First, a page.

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Native Plant Species at Lake Mountain

January 4th, 2021
Here are some of the native plant species that you can expect to see on your bush walks through the Alpine region.

While February 2009 brought catastrophe to the Alpine region, devastating most of the plateau and leaving severe burns from the intensity of the fires, the natural phenomenon that took place afterward was astonishing. Little by little the mountain began to regenerate itself, fighting back against the damage and showing new signs of life.

Our guided bush walks take you through some of the affected areas, allowing you to see the aftermath of the fires up close and the regeneration that’s taken place. During summertime is where the real magic happens. Wildflowers begin to bloom and in no time at all flowers begin to take over the land.

We’re so excited to give you the opportunity to adventure through our little mountain again, to learn more about the native plant species that live here and their determination to survive against all odds.

So, without further ado, here are some of the native plant species that you can expect to see on your bush walks through the Alpine region.

balm mint bush native plant

Balm mint Bush

The Balm Mint bush, also known as Prostanthera Melissifolia (quite a mouthful) belongs to the Lamiaceae family. It grows to be around 5 metres in height and spreads out about 3 metres. These flowers are oval-shaped and mauve in colour, with darker purple centres. The tips of the flowers have toothed margins, with crowded rich green leaves underneath.

The Balm Mint Bush is native to Victoria and is truly striking along the trails. It will be hard to take your eyes off them! The Balm Mint Bush is often used for medicinal purposes, serving to improve cognitive function and promote mental clarity, as well as offer respiratory support.

moutain bitter pea native plant at lake mountain

Mountain Bitter Pea

Mountain Bitter Pea, also known as Daviesia Latifolia, is a shrub that has over 110 different species Australia-wide, making it one of the largest families in Australia. They are included in the plant family known as the Fabaceae, all of which have a fruit known as a pod or legume.

When this beautiful plant begins to flower it is very attractive to the eye. Dark yellows and crimson pea flowers cluster together in a truly stunning display, lighting up the path as you walk through with their tiny yellow heads, even when young the stems grow a lovely shade of red.

This hardy, quick growing plant can extend to 2-4 metres in height.

Silky Golden Tip native plant at Lake Mountain

Silky Golden Tip

This tall flowering shrub grows wild in many parts of Australia, and has various names such as Golden Tip, Clover Bush and Yellow Pea and is absolutely radiant in colour. The Silky Golden Tip will keep you hanging around, forced to stop and appreciate it’s fine beauty.

If you’re looking to grow your own native plants and are wanting results fast, then this is definitely the most attractive choice. When given enough space to grow it turns into the most beautiful attraction of all. The Silky Golden Tip works quickly, covering everything in its path and even winding its way up walls and fences if it can.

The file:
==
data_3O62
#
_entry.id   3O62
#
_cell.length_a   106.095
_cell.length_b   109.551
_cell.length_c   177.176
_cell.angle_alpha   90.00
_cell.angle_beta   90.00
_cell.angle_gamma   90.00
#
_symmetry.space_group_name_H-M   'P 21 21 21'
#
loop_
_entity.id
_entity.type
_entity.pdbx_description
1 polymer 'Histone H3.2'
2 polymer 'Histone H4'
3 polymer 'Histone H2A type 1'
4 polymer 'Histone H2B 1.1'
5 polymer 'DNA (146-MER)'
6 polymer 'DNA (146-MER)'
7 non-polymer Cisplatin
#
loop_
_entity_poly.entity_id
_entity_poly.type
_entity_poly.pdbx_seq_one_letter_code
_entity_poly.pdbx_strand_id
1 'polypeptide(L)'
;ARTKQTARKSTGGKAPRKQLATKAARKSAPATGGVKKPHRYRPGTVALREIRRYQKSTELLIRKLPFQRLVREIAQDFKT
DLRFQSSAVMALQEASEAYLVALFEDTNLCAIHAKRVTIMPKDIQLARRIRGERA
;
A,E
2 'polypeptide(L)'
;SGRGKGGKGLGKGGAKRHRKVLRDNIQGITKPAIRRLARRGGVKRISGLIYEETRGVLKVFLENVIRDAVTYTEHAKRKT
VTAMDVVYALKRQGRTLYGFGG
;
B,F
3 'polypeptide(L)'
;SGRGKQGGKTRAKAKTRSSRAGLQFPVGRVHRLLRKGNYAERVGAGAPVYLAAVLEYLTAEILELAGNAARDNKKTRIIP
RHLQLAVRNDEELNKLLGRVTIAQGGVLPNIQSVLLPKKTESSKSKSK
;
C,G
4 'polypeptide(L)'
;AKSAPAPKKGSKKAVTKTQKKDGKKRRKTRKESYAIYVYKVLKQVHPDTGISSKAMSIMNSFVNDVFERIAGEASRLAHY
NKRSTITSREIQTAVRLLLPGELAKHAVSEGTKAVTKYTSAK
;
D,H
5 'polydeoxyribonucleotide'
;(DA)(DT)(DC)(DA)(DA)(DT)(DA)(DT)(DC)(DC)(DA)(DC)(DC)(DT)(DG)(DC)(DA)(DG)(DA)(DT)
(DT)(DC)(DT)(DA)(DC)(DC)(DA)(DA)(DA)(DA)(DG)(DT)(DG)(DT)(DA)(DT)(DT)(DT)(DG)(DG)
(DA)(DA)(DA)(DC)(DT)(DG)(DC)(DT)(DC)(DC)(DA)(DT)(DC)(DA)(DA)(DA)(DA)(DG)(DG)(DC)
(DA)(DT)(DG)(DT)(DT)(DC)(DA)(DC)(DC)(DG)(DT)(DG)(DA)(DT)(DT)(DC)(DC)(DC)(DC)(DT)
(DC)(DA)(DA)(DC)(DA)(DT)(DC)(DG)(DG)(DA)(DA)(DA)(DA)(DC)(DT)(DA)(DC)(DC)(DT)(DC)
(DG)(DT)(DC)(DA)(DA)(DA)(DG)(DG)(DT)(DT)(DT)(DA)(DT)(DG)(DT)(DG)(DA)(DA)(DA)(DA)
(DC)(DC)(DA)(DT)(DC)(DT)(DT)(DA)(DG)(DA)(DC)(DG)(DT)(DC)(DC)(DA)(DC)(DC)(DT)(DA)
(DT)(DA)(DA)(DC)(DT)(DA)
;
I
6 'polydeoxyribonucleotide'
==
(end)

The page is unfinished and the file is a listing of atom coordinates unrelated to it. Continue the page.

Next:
Within only a few years this plant will grow to be at least 3 metres tall with a similar if not wider spread.

As you head further up the hill from Arnold’s gap to Snowy hill, here are a few natives you could expect to see:

Balm Mint Bush at Lake Mountain

Long-leaf Waxflower

Long-leaf Waxflower, also known as Philotheca Myoporoides, (or native Daphne) is a hardy bush, with beautiful pale pink buds that are set amongst a darker green, bushy foliage.

This beautiful flower is perfect for our Alpine conditions as they thrive during the drought seasons and in cold weather. Its thick, strong branches anchor themselves deep within the soil, making it easier for the plant to survive through icy, windy conditions.

When full-grown, this plant will reach a height of over 2 metres tall.

Mueller’s Bush-Pea

Mueller’s Bush Pea, also known as Pultenaea muelleri, is a shrub that grows to be about 3 metres in height, similar in appearance to the Balm Mint Bush with its yellow petals and bright red centre.

Heading into early October you can expect to see a progression of Hovea, Bush-peas, Mints, Trigger plants and Billy Buttons – a truly unique looking plant with narrow woolly leaves and globe shaped flowers on the end of their long stems, almost like a little golden pom pom!

One of the best places to see this beautiful display of plant species is along the Echo Flat Walk, an easy walk along the ski trails, starting from Lake Mountain Village and winding its way through Snow Gum woodland. From here you will have the opportunity to see firsthand how the snow gums have been recovering since the fires and a stunning display of wildflowers that have now become to take over.

Lake Mountain has a variety of bush walks for you to choose from. Each route will show you through the beautiful mountainous scenery, as well expose you to different species of vegetation. From the stunning wildflowers to breathtaking views of the Snow Gum woodland and Mountain Ash, you really won’t be able to look away!

If you’re new to bushwalking and keen to get started, we’ve put together an article with some bushwalking tips for beginners to help you out. With the Christmas holidays right around the corner, it’s the perfect time to get away, go sight-seeing and set out on a new adventure. With that in mind you should consider heading down to Lake Mountain, located just 2 hours from Melbourne CBD.

There really is no excuse for missing out – your adventure awaits. See you soon!

Stay COVIDSafe this summer by staying up to date on the latest physical distancing and restrictions via the https://www.coronavirus.vic.gov.au/ website.

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